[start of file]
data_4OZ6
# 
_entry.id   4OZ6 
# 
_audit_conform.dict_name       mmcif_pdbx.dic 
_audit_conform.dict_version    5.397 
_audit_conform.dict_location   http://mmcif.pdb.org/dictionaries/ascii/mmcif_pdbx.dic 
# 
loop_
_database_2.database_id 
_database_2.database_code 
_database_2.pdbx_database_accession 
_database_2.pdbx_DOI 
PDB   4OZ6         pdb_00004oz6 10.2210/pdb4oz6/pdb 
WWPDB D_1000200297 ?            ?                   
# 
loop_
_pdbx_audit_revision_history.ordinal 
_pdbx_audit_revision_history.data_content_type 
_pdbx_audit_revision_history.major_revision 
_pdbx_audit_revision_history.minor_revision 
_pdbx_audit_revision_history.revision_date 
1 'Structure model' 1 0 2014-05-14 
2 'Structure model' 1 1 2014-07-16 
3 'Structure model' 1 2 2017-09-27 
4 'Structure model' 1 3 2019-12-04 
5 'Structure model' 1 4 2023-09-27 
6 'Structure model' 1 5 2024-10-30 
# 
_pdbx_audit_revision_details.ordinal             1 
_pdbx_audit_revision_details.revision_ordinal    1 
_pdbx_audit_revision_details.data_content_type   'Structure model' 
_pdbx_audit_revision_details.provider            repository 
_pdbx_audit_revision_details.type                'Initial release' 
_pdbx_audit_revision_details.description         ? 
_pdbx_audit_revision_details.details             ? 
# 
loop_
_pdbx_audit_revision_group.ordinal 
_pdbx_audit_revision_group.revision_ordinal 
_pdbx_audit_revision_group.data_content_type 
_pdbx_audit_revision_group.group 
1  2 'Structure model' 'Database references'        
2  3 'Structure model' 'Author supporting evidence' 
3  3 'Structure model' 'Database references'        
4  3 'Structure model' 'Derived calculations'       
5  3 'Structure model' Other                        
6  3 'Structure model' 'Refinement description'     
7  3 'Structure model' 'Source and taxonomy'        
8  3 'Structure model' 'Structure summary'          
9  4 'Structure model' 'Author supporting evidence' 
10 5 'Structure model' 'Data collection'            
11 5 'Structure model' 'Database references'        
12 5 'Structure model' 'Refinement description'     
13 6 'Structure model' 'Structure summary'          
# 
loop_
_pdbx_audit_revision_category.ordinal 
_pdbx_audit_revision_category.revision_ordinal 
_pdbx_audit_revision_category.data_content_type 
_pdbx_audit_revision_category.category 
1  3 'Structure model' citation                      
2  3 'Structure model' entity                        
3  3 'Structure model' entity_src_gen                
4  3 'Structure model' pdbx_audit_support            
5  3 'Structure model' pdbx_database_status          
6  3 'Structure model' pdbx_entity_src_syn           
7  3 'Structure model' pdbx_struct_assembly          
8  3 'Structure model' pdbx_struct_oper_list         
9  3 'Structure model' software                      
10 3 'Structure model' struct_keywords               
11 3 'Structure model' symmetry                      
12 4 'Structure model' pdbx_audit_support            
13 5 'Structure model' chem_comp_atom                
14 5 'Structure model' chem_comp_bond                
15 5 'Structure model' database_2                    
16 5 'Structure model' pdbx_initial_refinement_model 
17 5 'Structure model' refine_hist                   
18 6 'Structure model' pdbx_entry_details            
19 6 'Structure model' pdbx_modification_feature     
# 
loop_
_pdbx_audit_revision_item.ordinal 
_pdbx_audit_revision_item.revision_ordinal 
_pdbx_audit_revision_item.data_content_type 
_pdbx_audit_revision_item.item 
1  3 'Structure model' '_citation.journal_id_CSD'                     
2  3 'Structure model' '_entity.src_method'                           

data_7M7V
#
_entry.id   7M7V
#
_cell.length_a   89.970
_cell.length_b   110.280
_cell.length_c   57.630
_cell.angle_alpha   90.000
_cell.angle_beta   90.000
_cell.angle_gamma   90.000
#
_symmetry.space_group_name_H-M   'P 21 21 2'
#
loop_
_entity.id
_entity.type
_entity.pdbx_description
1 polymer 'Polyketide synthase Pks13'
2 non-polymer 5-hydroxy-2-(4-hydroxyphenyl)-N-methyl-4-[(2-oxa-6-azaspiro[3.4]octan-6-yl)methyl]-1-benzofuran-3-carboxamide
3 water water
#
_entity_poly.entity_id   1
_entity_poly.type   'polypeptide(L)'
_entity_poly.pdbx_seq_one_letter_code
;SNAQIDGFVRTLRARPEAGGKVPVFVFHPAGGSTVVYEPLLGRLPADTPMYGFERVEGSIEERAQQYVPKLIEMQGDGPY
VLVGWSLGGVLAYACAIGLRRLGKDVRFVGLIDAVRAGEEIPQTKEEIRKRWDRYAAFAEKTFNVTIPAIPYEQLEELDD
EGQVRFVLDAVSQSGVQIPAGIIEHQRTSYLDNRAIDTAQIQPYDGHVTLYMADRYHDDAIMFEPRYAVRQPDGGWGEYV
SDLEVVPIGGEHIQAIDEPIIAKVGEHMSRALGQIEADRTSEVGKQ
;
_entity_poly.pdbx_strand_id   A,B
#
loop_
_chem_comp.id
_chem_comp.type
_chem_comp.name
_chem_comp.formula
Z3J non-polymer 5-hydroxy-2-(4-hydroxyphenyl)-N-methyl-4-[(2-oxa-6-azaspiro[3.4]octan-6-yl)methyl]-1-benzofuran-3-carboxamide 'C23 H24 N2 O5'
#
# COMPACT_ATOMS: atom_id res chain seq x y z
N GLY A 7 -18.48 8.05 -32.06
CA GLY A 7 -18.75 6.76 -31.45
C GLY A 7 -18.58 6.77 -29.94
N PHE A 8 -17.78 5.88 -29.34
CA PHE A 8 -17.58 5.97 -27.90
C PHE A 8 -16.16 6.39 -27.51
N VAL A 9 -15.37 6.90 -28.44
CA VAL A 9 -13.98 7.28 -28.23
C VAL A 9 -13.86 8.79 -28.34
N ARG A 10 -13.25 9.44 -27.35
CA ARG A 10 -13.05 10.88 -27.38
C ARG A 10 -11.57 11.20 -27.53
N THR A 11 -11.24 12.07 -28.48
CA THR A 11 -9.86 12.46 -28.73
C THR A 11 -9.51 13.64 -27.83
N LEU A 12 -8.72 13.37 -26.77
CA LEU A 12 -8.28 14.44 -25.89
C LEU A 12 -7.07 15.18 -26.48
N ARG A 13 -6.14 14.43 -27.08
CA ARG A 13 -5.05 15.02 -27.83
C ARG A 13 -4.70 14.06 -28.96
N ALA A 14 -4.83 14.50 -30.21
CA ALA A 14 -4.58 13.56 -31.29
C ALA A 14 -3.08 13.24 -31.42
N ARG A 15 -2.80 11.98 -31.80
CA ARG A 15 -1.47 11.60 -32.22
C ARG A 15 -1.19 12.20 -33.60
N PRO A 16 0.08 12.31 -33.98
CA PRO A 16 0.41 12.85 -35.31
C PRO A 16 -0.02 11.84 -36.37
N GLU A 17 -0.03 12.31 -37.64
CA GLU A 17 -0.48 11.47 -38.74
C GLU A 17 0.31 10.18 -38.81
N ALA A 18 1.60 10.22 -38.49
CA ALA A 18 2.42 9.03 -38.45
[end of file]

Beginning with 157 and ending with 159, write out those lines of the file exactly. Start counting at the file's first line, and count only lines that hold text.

C PRO A 16 -0.02 11.84 -36.37
N GLU A 17 -0.03 12.31 -37.64
CA GLU A 17 -0.48 11.47 -38.74